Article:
Public health directors voice cuts concerns

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More than 70 per cent of directors of public health say that drug and alcohol services in their area are likely to be reduced in the coming financial Izzi Seccombeyear, according to a survey by their membership body, the Association of Directors of Public Health (ADPH).

ADPH members were asked about the likely impact of the government’s £200m cut in its public health grants to local authorities (DDN, September 2015, page 4). Overall, 78 per cent of directors said that the reduced funding would ‘have a detrimental impact on health’ in their area, with all services likely to suffer reductions next year, although none of the respondents said they expected the cuts to mean drug or alcohol services being completely decommissioned. The reductions are a further blow in the context of ‘wider local authority cuts and NHS financial difficulties’, says ADPH, with 75 per cent of directors saying there would be an increase in health inequalities.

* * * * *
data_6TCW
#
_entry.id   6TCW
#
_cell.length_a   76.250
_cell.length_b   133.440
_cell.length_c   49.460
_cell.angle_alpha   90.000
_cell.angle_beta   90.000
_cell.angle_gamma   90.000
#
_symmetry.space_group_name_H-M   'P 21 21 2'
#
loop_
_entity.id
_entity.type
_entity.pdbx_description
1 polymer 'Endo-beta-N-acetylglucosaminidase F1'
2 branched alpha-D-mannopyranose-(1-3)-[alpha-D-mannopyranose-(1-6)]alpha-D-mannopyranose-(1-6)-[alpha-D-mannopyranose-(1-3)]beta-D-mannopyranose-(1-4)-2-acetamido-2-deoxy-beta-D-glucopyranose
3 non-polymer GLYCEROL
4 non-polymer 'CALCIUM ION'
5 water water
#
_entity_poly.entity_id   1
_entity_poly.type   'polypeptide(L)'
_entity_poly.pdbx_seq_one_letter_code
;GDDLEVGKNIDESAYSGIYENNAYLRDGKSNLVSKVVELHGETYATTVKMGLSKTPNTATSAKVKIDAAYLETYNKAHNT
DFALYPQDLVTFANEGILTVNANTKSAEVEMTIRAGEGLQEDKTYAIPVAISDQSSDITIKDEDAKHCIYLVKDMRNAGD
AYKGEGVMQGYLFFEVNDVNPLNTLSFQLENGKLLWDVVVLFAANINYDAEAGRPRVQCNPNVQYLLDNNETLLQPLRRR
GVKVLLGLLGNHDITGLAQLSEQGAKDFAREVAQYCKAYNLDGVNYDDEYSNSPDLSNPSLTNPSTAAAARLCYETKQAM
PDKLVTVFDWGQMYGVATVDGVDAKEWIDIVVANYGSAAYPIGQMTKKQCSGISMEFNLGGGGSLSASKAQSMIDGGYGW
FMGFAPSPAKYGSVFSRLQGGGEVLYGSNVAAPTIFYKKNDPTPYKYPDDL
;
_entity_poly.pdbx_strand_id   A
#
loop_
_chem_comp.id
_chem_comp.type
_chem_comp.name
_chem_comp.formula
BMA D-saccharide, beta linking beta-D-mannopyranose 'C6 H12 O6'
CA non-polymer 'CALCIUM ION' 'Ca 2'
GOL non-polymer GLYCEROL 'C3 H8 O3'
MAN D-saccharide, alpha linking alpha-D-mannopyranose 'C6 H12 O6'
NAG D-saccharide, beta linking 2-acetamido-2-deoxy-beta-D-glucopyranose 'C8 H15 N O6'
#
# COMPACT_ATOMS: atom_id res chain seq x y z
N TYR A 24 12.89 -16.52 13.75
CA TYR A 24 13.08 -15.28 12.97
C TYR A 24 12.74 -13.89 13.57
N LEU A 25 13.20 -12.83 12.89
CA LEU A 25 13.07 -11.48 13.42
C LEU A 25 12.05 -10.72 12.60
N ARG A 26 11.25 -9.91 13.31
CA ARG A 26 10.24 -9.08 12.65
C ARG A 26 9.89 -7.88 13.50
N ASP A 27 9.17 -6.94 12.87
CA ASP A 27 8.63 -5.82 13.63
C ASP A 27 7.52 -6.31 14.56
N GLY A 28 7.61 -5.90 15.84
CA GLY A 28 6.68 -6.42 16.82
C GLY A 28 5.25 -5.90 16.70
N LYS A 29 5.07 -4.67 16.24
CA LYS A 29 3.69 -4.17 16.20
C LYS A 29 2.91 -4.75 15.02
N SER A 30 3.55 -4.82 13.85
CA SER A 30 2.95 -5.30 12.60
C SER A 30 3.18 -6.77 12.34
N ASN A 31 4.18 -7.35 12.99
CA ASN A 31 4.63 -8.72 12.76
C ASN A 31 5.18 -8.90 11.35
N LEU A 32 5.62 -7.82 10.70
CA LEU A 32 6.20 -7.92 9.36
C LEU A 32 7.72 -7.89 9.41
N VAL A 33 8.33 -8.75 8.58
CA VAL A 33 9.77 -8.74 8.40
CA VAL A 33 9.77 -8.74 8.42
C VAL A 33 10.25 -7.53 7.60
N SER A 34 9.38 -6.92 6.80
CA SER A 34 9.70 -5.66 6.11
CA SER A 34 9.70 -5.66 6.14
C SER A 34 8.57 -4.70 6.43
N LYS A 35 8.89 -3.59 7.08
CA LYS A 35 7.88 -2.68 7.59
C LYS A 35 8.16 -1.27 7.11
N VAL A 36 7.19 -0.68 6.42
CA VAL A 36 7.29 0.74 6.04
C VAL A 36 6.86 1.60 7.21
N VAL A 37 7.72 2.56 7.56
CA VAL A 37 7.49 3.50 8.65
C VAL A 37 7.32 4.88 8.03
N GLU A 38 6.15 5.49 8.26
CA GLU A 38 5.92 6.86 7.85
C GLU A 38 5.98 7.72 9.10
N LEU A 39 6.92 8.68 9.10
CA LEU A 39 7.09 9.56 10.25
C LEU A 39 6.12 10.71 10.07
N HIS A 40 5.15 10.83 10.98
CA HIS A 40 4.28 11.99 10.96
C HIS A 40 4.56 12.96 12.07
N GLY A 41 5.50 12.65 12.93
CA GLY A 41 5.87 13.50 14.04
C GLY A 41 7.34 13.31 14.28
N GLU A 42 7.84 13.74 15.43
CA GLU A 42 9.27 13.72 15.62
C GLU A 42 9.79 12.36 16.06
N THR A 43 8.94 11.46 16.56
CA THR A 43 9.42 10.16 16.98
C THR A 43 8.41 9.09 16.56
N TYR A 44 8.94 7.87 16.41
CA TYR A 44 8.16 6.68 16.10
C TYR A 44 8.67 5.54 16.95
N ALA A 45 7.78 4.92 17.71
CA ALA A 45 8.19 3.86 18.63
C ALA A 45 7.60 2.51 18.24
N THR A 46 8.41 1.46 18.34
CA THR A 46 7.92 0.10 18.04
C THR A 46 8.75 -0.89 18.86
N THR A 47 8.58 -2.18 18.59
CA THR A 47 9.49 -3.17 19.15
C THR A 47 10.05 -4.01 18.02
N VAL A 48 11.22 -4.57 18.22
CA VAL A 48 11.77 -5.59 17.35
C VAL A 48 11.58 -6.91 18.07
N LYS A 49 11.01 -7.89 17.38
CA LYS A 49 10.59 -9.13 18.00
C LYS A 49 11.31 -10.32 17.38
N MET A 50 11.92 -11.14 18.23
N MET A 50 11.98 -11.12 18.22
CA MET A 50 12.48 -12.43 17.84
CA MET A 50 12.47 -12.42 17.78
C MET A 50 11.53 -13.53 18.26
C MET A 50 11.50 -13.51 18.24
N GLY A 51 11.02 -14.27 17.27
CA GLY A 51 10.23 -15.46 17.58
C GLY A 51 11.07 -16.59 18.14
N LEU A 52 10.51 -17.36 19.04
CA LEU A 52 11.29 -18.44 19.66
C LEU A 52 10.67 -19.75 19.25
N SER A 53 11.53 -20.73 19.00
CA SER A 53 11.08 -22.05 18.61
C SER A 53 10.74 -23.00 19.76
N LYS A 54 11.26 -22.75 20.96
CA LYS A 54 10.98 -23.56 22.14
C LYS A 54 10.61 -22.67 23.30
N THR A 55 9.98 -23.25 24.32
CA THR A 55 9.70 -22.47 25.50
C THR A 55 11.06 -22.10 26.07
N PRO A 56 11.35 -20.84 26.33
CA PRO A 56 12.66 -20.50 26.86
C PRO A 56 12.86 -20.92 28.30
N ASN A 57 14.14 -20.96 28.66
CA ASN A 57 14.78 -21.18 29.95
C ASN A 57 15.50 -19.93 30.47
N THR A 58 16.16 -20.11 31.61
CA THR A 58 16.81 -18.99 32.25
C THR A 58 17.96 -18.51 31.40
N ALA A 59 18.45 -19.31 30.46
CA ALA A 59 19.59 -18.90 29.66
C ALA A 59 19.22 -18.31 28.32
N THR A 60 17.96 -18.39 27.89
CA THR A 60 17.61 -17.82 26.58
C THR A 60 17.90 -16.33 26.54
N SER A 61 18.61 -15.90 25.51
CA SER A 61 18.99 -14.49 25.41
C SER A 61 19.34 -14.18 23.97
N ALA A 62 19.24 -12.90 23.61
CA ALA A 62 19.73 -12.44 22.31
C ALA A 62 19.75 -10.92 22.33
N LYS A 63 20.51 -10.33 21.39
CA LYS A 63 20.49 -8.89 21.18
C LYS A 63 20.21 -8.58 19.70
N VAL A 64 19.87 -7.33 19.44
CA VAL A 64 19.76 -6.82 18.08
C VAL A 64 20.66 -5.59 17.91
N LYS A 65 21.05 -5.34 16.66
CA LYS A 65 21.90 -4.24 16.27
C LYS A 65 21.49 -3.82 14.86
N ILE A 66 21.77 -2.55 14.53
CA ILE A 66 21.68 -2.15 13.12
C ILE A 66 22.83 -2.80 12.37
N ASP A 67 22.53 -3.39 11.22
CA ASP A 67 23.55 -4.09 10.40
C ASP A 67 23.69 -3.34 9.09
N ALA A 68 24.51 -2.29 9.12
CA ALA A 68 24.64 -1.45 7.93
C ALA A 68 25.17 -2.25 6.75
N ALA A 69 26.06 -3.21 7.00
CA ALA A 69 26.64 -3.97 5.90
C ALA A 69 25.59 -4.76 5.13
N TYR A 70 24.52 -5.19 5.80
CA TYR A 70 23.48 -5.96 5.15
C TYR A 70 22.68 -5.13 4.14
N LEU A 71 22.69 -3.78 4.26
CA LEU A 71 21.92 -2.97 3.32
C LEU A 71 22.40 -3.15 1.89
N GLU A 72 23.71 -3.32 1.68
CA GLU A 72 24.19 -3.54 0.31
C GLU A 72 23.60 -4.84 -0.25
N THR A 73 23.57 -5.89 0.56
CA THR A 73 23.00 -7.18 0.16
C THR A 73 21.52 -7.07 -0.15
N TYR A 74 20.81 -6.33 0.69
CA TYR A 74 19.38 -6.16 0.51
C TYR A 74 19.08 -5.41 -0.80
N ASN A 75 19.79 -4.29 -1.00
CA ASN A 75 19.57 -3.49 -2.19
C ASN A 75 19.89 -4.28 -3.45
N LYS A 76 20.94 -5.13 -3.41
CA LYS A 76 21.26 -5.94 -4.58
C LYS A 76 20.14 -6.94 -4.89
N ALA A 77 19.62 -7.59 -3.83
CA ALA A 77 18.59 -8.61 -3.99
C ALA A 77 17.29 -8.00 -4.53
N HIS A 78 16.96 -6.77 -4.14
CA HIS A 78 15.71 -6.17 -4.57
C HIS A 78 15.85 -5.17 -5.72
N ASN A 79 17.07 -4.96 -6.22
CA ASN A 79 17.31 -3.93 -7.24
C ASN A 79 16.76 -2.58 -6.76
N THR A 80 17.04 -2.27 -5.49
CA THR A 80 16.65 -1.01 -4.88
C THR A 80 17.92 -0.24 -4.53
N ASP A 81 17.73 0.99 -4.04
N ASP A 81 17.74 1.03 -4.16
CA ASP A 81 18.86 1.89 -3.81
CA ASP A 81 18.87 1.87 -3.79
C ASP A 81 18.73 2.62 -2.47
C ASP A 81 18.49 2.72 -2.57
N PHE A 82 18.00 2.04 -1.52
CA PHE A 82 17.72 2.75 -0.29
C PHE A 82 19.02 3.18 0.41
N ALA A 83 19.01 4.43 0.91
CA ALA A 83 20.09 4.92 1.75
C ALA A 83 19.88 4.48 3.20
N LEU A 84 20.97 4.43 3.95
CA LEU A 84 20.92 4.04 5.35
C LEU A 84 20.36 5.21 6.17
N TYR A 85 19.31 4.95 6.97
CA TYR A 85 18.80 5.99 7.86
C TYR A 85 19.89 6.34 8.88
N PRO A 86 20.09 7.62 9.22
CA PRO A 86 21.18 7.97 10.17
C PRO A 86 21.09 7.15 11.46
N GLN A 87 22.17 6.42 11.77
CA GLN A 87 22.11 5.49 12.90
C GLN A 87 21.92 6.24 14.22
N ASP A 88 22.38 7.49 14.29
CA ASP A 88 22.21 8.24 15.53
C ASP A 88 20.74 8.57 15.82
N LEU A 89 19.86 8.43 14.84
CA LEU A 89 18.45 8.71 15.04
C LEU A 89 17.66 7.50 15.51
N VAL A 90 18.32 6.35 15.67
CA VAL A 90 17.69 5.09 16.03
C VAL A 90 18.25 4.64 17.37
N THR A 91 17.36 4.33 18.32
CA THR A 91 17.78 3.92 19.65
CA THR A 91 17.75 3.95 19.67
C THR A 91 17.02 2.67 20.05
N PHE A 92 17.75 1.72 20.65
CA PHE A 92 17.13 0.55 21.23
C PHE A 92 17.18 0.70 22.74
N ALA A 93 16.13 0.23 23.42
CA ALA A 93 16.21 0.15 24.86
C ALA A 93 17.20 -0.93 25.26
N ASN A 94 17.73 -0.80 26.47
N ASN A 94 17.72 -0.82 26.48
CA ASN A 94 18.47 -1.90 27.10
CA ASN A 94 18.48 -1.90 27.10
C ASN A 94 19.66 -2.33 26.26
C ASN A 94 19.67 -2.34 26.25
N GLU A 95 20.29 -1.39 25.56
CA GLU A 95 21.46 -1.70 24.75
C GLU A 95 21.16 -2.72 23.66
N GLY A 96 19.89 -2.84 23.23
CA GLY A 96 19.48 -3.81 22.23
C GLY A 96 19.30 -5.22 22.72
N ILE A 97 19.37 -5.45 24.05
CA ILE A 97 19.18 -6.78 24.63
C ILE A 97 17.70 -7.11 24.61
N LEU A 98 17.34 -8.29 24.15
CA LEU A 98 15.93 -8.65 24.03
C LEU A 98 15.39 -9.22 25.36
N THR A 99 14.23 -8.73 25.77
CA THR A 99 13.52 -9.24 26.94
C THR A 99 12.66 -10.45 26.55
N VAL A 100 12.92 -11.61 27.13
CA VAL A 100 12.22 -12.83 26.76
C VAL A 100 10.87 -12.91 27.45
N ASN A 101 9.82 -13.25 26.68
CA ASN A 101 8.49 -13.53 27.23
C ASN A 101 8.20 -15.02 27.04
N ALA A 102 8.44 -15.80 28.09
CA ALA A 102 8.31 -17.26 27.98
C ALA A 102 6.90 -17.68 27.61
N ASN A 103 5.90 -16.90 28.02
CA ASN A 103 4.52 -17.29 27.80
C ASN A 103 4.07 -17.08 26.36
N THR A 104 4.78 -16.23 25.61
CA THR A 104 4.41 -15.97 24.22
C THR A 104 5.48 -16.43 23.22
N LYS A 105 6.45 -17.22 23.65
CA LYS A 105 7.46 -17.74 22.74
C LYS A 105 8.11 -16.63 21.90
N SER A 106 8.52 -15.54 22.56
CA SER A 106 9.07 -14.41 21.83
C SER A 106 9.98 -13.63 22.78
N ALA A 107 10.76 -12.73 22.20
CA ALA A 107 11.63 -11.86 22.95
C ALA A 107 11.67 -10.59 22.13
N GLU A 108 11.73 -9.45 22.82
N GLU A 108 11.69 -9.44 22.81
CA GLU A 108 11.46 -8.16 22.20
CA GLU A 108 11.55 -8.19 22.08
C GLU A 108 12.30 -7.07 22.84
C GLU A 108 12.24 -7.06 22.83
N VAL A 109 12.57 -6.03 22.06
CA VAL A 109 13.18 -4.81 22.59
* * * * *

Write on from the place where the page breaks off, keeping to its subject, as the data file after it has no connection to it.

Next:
More than 90 per cent of the directors stated that they were ‘centrally involved’ in any decisions about cuts themselves, with the criteria a combination of ‘politics, statutory requirements, evidence, need and pragmatism’. Almost 60 per cent of respondents also said they expected to lose staff.

‘Devolving public health to local government was a positive step, and councils have embraced these new responsibilities,’ said the Local Government Association’s (LGA) community wellbeing spokesperson, Izzi Seccombe. ‘However, as ADPH’s analysis shows, the significant cuts to public health grants will have a major impact on the many prevention and early intervention services carried out by councils. These include combating the nation’s obesity problem, helping people to stop smoking and tackling alcohol and drug abuse.

‘Given that much of councils’ public health budget goes to pay for NHS services like sexual health, public health nursing, drug and alcohol treatment and health checks, these are cuts to the NHS in all but name. And it will put further pressure on other NHS services.’

‘Devolving public health to local government was a positive step… However… the significant cuts to public health grants will have a major impact on the many prevention and early intervention services carried out by councils.